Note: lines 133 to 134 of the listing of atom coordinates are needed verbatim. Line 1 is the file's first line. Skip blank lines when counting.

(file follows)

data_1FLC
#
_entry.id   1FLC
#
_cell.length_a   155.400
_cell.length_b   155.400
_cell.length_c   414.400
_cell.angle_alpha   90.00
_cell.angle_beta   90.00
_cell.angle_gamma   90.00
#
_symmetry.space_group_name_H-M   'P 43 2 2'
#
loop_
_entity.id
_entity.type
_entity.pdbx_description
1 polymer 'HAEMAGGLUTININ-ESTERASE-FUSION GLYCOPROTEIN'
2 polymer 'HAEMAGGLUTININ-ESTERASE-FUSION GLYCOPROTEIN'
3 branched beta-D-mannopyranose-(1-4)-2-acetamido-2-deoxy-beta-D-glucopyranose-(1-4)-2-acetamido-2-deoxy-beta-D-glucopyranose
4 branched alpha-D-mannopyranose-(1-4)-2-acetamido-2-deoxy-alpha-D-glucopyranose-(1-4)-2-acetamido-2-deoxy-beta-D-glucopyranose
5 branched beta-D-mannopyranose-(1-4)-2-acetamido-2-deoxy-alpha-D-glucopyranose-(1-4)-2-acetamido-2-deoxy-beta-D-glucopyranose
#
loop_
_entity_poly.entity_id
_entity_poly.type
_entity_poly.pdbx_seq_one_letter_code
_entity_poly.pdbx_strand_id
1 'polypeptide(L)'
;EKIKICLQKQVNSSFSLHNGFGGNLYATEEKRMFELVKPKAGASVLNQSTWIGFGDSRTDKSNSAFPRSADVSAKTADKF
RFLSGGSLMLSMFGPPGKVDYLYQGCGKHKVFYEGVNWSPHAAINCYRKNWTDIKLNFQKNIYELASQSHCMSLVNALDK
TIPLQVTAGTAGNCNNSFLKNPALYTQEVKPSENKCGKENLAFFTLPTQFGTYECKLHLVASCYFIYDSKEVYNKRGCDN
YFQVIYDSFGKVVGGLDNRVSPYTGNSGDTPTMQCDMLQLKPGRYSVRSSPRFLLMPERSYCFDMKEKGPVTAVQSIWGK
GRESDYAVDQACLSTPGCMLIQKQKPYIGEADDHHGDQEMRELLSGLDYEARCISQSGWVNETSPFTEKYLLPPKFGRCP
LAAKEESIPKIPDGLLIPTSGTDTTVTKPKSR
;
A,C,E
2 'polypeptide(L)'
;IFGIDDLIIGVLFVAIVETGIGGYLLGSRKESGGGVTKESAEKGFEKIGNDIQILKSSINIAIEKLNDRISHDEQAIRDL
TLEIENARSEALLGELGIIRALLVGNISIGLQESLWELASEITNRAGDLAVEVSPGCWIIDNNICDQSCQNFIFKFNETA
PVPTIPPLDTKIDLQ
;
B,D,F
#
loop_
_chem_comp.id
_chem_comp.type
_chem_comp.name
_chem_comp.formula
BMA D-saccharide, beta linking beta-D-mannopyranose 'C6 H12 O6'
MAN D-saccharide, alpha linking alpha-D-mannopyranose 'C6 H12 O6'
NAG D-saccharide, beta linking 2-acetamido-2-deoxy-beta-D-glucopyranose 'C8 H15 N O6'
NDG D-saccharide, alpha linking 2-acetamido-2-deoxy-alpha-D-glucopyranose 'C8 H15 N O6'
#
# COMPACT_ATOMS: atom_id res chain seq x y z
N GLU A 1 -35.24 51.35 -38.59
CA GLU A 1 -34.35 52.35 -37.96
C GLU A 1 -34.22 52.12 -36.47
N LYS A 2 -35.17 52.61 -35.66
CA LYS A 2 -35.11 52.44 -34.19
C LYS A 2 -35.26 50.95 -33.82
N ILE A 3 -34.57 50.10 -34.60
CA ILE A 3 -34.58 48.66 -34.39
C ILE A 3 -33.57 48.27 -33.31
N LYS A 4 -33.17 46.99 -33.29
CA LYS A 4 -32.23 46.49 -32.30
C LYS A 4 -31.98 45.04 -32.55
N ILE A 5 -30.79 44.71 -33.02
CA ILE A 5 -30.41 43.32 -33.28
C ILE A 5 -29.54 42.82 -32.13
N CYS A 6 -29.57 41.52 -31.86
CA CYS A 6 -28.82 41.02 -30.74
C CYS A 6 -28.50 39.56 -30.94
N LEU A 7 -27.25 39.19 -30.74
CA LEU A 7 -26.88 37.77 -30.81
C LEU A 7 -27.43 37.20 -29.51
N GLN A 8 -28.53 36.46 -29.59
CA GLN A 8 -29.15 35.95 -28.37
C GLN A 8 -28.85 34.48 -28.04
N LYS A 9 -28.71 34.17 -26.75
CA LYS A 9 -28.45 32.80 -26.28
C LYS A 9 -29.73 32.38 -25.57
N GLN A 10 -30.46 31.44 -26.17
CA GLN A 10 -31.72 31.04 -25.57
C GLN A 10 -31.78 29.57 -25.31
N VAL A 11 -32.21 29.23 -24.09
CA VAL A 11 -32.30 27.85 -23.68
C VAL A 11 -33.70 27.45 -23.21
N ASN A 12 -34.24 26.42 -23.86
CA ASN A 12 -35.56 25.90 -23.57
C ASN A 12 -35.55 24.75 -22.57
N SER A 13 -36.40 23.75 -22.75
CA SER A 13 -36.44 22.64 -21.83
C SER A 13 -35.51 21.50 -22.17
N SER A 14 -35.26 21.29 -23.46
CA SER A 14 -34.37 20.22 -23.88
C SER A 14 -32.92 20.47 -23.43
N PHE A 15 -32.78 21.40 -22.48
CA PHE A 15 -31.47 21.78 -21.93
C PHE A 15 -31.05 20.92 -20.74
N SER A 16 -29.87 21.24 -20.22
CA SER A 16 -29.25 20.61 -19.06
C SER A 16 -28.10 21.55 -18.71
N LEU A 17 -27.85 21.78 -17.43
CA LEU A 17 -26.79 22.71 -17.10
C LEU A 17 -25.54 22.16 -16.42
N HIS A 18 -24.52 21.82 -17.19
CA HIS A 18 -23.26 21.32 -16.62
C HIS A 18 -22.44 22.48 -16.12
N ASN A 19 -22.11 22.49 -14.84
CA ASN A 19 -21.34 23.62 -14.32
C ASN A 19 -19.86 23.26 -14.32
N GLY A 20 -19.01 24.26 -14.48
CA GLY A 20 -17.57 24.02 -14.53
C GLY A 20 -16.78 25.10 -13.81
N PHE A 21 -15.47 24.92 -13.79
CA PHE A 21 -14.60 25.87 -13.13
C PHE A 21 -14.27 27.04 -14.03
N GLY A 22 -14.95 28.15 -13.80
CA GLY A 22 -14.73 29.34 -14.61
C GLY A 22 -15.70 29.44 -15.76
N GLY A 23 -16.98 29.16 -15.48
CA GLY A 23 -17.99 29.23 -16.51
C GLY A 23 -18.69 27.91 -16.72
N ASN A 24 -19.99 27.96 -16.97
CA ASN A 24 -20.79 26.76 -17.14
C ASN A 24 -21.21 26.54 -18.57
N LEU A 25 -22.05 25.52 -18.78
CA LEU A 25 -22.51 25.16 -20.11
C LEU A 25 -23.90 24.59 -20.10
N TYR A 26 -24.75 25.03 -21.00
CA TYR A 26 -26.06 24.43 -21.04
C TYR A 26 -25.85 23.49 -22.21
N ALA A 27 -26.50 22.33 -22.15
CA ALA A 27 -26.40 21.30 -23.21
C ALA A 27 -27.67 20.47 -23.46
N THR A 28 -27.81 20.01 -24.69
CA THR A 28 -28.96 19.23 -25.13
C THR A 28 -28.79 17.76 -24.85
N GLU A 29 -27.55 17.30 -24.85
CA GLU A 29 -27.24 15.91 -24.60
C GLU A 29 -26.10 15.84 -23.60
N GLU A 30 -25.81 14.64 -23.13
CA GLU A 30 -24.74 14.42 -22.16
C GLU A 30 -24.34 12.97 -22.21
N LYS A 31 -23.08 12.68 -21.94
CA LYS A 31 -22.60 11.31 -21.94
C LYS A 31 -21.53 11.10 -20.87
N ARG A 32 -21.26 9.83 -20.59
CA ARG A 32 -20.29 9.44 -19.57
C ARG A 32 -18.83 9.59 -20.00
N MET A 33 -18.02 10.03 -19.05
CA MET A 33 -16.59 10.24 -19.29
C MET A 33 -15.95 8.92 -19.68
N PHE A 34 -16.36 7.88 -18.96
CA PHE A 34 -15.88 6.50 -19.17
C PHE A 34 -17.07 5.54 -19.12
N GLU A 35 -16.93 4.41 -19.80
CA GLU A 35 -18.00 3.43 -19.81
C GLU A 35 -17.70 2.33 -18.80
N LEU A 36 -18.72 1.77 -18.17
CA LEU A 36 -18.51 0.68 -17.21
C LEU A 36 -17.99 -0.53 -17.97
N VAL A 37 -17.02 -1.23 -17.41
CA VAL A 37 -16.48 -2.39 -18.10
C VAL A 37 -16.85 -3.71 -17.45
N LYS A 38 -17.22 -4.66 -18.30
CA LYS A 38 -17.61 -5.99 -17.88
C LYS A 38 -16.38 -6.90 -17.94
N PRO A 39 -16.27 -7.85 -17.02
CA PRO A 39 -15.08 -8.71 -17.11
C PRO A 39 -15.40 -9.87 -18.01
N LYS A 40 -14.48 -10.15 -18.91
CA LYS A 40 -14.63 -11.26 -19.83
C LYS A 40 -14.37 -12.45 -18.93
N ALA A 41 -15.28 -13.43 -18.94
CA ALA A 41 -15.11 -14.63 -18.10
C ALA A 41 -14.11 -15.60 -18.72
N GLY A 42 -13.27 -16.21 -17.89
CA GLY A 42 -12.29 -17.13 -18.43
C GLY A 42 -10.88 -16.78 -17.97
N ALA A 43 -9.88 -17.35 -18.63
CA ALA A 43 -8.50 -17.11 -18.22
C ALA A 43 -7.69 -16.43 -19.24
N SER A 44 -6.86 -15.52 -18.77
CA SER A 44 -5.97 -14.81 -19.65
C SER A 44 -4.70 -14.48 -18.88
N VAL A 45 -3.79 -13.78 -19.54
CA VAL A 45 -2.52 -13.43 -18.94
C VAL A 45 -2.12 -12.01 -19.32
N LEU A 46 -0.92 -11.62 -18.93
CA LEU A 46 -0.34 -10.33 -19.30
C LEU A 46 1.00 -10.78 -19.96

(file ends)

C TYR A 26 -25.85 23.49 -22.21
N ALA A 27 -26.50 22.33 -22.15